November 12, 2015 at 13:29 #26496
We’ve started shooting our latest round of tutorial videos for bondage and fetish photography and we were wondering if there were any specific aspects people would like to see?
I’ve got one on choice of focal lengths coming up, as when we run tutorials I see people doing the “zoom lens shuffle”- as the shoot goes on, they progressively shuffle closer to the model, using the zoom on their lens to compensate, until they are standing almost on top of her and zoomed right out. This rarely gives a flattering perspective, and I’ll show you why in the tutorial.
Ariel’s got a few more a bit more from the model and rigger’s perspective… but is there anything specific we could cover that you would find helpful either for getting started or for polishing up your skills and getting better results?
November 12, 2015 at 14:52 #26497
- This topic was modified 3 years ago by Hywel.
1. Post-processing work flow: What you typically do to get a RE set ready to post.
2. F-stops/apertures: How you choose them and why. (My “technique” currently is “stick to f/8” on a crop-sensor body.) Or perhaps it can be “subject isolation – how to do it, when to use it, and when not to use it.”
3. Lighting: Multiple lights, lighting ratios, and how to deal with spaces that are a pig to light.November 12, 2015 at 15:29 #26498
All great suggestions!
We’ll definitely shoot 1) and 2) soon, and maybe 3) next time we go on location (it’s kinda hard for me to explain my thought process for tricky spaces when shooting at home in spaces I know pretty well).
Cheers, HywelNovember 12, 2015 at 17:18 #26499
Busby Wilder just suggested a colour-grading for video tutorial too.
It’s the same process as still post production but the tools are rather different, but I’m not sure what proportion of people are shooting stills vs. video?
Cheers, HywelNovember 13, 2015 at 02:50 #26504
I use a zoom lens, and I shuffle around, but I suspect that if I shot in a regular studio with lots of room (or outdoors with lots of room) I’d do the opposite: I’d tend to move away, zooming in to compensate, until I was standing well back and bumping up against my zoom’s maximum focal length.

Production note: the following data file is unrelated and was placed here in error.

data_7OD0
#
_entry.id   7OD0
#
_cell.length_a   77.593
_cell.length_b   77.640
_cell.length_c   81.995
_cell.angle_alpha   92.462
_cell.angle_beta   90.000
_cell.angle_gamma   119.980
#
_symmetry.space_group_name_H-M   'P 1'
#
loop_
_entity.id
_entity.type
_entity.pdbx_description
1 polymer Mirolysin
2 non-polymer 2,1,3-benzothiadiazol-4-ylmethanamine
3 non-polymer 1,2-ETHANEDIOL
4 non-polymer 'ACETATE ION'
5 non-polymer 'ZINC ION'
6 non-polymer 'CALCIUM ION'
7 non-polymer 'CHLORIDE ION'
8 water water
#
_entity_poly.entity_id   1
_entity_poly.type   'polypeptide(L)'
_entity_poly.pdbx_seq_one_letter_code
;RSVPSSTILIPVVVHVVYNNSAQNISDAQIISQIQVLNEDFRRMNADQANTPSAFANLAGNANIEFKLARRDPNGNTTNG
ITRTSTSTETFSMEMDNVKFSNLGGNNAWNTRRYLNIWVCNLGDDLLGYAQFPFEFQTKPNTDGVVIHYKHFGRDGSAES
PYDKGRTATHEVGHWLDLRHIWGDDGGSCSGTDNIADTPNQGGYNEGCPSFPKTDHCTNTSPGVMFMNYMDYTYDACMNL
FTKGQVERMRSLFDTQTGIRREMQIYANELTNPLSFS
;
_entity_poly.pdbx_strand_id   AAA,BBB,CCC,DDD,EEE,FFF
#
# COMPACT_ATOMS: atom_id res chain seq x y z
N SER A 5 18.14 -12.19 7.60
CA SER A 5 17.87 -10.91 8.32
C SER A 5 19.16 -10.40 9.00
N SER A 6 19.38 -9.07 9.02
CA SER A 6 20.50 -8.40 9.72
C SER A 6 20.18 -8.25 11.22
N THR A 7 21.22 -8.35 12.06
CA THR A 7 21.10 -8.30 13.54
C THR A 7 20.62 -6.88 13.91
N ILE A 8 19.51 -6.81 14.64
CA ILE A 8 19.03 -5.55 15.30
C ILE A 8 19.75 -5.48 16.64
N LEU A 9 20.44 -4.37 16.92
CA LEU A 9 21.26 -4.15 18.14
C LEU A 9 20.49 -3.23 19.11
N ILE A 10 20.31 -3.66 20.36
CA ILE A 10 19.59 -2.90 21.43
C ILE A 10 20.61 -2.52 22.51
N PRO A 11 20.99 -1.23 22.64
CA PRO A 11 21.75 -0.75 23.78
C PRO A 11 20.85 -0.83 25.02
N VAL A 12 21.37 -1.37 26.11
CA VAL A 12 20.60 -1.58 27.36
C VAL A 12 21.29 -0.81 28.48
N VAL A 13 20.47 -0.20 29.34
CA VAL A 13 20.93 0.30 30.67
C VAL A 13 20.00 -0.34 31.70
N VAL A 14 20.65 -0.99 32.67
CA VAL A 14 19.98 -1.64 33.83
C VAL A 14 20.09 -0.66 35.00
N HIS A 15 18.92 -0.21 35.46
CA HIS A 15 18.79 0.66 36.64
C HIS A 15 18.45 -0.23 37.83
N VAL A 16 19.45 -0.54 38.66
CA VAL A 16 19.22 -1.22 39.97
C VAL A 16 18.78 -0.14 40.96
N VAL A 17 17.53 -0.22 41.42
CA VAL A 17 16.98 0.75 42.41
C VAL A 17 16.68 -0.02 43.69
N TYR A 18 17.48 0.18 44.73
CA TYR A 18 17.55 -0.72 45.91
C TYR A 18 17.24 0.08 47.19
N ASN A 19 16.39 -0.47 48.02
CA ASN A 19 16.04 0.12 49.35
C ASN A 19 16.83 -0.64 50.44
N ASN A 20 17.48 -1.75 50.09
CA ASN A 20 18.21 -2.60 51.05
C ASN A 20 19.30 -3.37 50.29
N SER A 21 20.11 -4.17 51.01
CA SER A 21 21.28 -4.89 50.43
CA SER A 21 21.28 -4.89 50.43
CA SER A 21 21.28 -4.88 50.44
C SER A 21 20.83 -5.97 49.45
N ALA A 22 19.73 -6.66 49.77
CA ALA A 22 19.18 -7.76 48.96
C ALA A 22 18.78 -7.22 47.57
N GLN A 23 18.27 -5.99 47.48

When I do get close, it’s to take shots from above. I’ll stand on a chair or something, and take photos of the model sitting or lying on the floor. The distance will be 8-9 feet, because I’m not shooting straight down, and the perspective distortion will be “could be better, could be worse.”November 13, 2015 at 20:24 #26505
Lighting also interests me. I would like to add to previous ideas:-
(a) Combining natural and artificial light; and
(b) Use of reflectors with natural light.
To provide background to (b), my wife and I went on a photographic holiday to Spain this year where the other photographers made much use of reflectors as supplementary light, especially for the model’s face. Sometimes this worked very well but quite often it either left the model looking flat and washed out or separated her from the background (or both). Are there simple tips to stop this happening?
I should add that if will help if you can talk about the size of reflector most of us can carry around. I know from previous “behind the scenes” sets that you have huge ones.
AndrewNovember 14, 2015 at 09:25 #26507
Great ideas! I may have to wait to Spring to shoot them, especially the reflectors one… there’s not enough natural light around to shake a stick at at the moment. I often combine natural light with artificial light around sunset though and if we get a clear day on one of our forthcoming shoots, or Ariel is home and there’s nice sunlight streaming in, I’ll try to shoot it then.
I’ll post some thoughts on reflectors on a separate thread.
Cheers, HywelJune 18, 2016 at 11:24 #26935
May I use this thread to thank you not only for the video tutorial but for the added information on lighting and other technical aspects in recent photosets. I am currently catching up on RE after a trip to the USA and have just seen “City Socialite” (New on June 1). Although my lighting expertise does not yet run to trying an effect like the one created, I think I now understand enough to follow what Hywel is talking about enough that very much helps grow general knowledge.
I can’t help adding that I was fascinated to know Hywel has the 85mm f1.4 Sony lens. Sony showed me it at the Photography Show. 🙂 They also told me the price. 🙁
Incidentally, I did like “City Socialite” very much. I was interested in the later shots using the light on the balcony – although I think they were better when you were able to get the rather ugly metal panel out of focus.
Many thanks again.
AndrewJuly 23, 2016 at 11:56 #27019
I know I’m getting even further off the original subject of this thread but I would like to offer a big “thank you” for the lighting information in “The Kidnapping Business” (18th July). It is a beautifully lit and photographed set of a beautiful model.
- This reply was modified 2 years, 4 months ago by tfandrew.
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